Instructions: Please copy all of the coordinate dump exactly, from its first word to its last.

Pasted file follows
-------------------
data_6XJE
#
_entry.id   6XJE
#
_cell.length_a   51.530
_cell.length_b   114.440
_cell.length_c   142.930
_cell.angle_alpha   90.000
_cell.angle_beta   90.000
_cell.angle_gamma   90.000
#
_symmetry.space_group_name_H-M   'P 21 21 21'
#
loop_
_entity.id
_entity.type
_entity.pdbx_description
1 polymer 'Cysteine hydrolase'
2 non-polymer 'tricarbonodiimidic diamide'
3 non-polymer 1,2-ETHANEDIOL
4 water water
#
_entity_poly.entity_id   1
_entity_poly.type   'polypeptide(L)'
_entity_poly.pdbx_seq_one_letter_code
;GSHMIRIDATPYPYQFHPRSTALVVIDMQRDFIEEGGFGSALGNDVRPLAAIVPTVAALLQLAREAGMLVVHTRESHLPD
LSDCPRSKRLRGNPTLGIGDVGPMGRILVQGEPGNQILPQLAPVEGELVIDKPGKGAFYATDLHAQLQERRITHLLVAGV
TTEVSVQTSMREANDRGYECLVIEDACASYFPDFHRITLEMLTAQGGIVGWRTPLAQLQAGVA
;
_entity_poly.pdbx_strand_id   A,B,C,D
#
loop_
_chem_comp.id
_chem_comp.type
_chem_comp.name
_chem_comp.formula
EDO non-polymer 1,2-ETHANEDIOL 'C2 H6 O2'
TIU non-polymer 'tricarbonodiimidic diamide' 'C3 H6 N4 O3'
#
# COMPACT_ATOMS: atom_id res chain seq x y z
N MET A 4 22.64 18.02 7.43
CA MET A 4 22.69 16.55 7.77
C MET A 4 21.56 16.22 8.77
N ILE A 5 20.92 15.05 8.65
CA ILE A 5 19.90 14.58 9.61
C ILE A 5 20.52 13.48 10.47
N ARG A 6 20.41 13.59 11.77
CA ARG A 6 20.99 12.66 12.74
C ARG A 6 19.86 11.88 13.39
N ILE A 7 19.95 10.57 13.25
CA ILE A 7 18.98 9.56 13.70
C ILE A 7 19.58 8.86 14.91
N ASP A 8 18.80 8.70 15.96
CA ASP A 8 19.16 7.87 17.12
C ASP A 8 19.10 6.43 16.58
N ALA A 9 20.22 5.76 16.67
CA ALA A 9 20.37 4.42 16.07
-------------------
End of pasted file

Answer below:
data_6XJE
#
_entry.id   6XJE
#
_cell.length_a   51.530
_cell.length_b   114.440
_cell.length_c   142.930
_cell.angle_alpha   90.000
_cell.angle_beta   90.000
_cell.angle_gamma   90.000
#
_symmetry.space_group_name_H-M   'P 21 21 21'
#
loop_
_entity.id
_entity.type
_entity.pdbx_description
1 polymer 'Cysteine hydrolase'
2 non-polymer 'tricarbonodiimidic diamide'
3 non-polymer 1,2-ETHANEDIOL
4 water water
#
_entity_poly.entity_id   1
_entity_poly.type   'polypeptide(L)'
_entity_poly.pdbx_seq_one_letter_code
;GSHMIRIDATPYPYQFHPRSTALVVIDMQRDFIEEGGFGSALGNDVRPLAAIVPTVAALLQLAREAGMLVVHTRESHLPD
LSDCPRSKRLRGNPTLGIGDVGPMGRILVQGEPGNQILPQLAPVEGELVIDKPGKGAFYATDLHAQLQERRITHLLVAGV
TTEVSVQTSMREANDRGYECLVIEDACASYFPDFHRITLEMLTAQGGIVGWRTPLAQLQAGVA
;
_entity_poly.pdbx_strand_id   A,B,C,D
#
loop_
_chem_comp.id
_chem_comp.type
_chem_comp.name
_chem_comp.formula
EDO non-polymer 1,2-ETHANEDIOL 'C2 H6 O2'
TIU non-polymer 'tricarbonodiimidic diamide' 'C3 H6 N4 O3'
#
# COMPACT_ATOMS: atom_id res chain seq x y z
N MET A 4 22.64 18.02 7.43
CA MET A 4 22.69 16.55 7.77
C MET A 4 21.56 16.22 8.77
N ILE A 5 20.92 15.05 8.65
CA ILE A 5 19.90 14.58 9.61
C ILE A 5 20.52 13.48 10.47
N ARG A 6 20.41 13.59 11.77
CA ARG A 6 20.99 12.66 12.74
C ARG A 6 19.86 11.88 13.39
N ILE A 7 19.95 10.57 13.25
CA ILE A 7 18.98 9.56 13.70
C ILE A 7 19.58 8.86 14.91
N ASP A 8 18.80 8.70 15.96
CA ASP A 8 19.16 7.87 17.12
C ASP A 8 19.10 6.43 16.58
N ALA A 9 20.22 5.76 16.67
CA ALA A 9 20.37 4.42 16.07